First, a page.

When I reached out for counseling in 2012, this is how I addressed it:
-"I have some more general (but unusual) anxieties that I'd like to explore with someone." 8/9/12
-"I've also been experiencing persistent fear of childcare and dating relationships - fears which I've struggled with for as long as I can remember." 9/6/12
As a child and young adult, I was able to avoid these fears because I was too young for them to be much of an issue. People weren't asking me on dates and they weren't asking me to babysit. (I take that back. I was asked to babysit at a retreat once when I was a kid and I freaked out! I ended up drawing and coloring at the table with my brother, hoping no one would ask me again. And I was asked to prom in high school, but I didn't want to go. Other than those, I was left pretty much alone. And that was fine by me, whew.)
Instead of dating and babysitting, I wrote stories about ships, gushed over microscopic views of cells, read name books, drew sunsets, and categorized characters by birthstone. I just wasn't interested in the things that my peers were. People suggested that that might change, but it never did. In my late 20's, I spent the weekends learning how to score baseball games, playing video games, and reading biochemistry textbooks. Mostly, people just gave me a wide-eyed glance and walked away. God did send some to join me in my interests, questions, and joys - which was exciting!
During all that time, though, whenever someone raised the topic of dating, marriage, or children, I had to calm myself down from whirling into a panic. When these topics involved others, though, I was as happy as anyone else. It was only when it applied to me that I felt like I was being crushed to death by a giant magnet that was pushing me away instead of attracting me.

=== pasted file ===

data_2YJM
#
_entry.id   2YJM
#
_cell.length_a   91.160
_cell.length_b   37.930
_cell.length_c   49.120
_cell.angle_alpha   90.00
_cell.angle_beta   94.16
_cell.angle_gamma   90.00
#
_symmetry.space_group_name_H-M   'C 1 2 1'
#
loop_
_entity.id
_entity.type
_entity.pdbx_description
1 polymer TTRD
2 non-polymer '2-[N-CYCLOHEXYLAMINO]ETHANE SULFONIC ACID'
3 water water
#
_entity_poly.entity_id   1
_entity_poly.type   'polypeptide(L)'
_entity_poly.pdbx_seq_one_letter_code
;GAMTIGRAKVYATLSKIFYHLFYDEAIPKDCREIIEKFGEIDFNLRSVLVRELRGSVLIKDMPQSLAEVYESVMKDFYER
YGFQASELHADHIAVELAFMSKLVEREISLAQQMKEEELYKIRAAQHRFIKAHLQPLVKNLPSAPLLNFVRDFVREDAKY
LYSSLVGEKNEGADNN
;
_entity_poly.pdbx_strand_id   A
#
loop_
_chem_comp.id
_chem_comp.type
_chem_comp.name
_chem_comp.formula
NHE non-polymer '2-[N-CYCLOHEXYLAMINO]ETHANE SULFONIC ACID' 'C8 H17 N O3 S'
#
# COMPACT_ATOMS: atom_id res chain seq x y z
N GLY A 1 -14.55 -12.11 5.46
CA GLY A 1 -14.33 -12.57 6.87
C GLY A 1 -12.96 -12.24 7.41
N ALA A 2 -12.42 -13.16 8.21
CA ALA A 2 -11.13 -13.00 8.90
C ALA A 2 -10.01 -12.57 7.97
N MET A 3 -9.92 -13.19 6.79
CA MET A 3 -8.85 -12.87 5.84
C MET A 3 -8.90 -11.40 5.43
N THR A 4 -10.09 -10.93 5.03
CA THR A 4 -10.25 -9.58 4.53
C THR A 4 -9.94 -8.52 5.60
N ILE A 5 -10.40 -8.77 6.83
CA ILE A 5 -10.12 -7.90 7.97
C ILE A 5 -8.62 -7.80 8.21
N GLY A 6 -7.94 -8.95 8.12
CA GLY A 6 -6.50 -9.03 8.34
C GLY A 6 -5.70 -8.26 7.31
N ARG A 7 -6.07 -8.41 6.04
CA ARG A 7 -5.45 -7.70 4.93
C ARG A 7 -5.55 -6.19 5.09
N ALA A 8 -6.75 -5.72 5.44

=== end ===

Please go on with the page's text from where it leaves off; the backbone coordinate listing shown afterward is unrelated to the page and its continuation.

After about 5 years working in the city, I felt like I had to face my awkward feelings and anxiety, deal with it, and get comfortable with the idea of a "normal" life. I thought I should do that - and I thought I could do that. I forced myself to help with childcare, let my roommates take me shopping for clothes and make-up, and even accepted an invitation to date someone in the area. But during those months, I began to fall apart. My anxiety and depression grew more severe. And I knew that wasn't good. I decided to reach out for help and was able to meet with the counselor at work, two counselors at church, a doctor in PA, and a doctor in NY. That fall, I was diagnosed with Asperger's Syndrome. It seemed to make a lot of sense. No wonder I got nauseous when my roommates held loud parties. No wonder I was so easily overwhelmed by everyday life. No wonder the idea of work and the process of driving were challenging and scary. But I still had questions. Some things still didn't make sense.
I'm very thankful for the help that God gave me the past three years. I'm thankful for the people He's brought into my life to support and encourage and love me, even when I was most burnt out. Thank you for listening to me, praying for me, modeling Christ for me, and feeding Christ to me through His word. I feel like I'm starting to recover and gain my footing again. But it's kind of a slow process. I'm glad you've all been patient with me.
I don't have panic attacks anymore and I don't cry for hours for no reason like I had been. And yet, there's an underlying current of intense anxiety and confusion that continues. Why can't AS explain this? It has to be AS! If it's not, then what is it? For years, I've wracked my brain and so have my family, friends, and doctors. But they haven't figured it out yet, either. How do I even explain the way I feel?
I think I'm beginning to figure it out.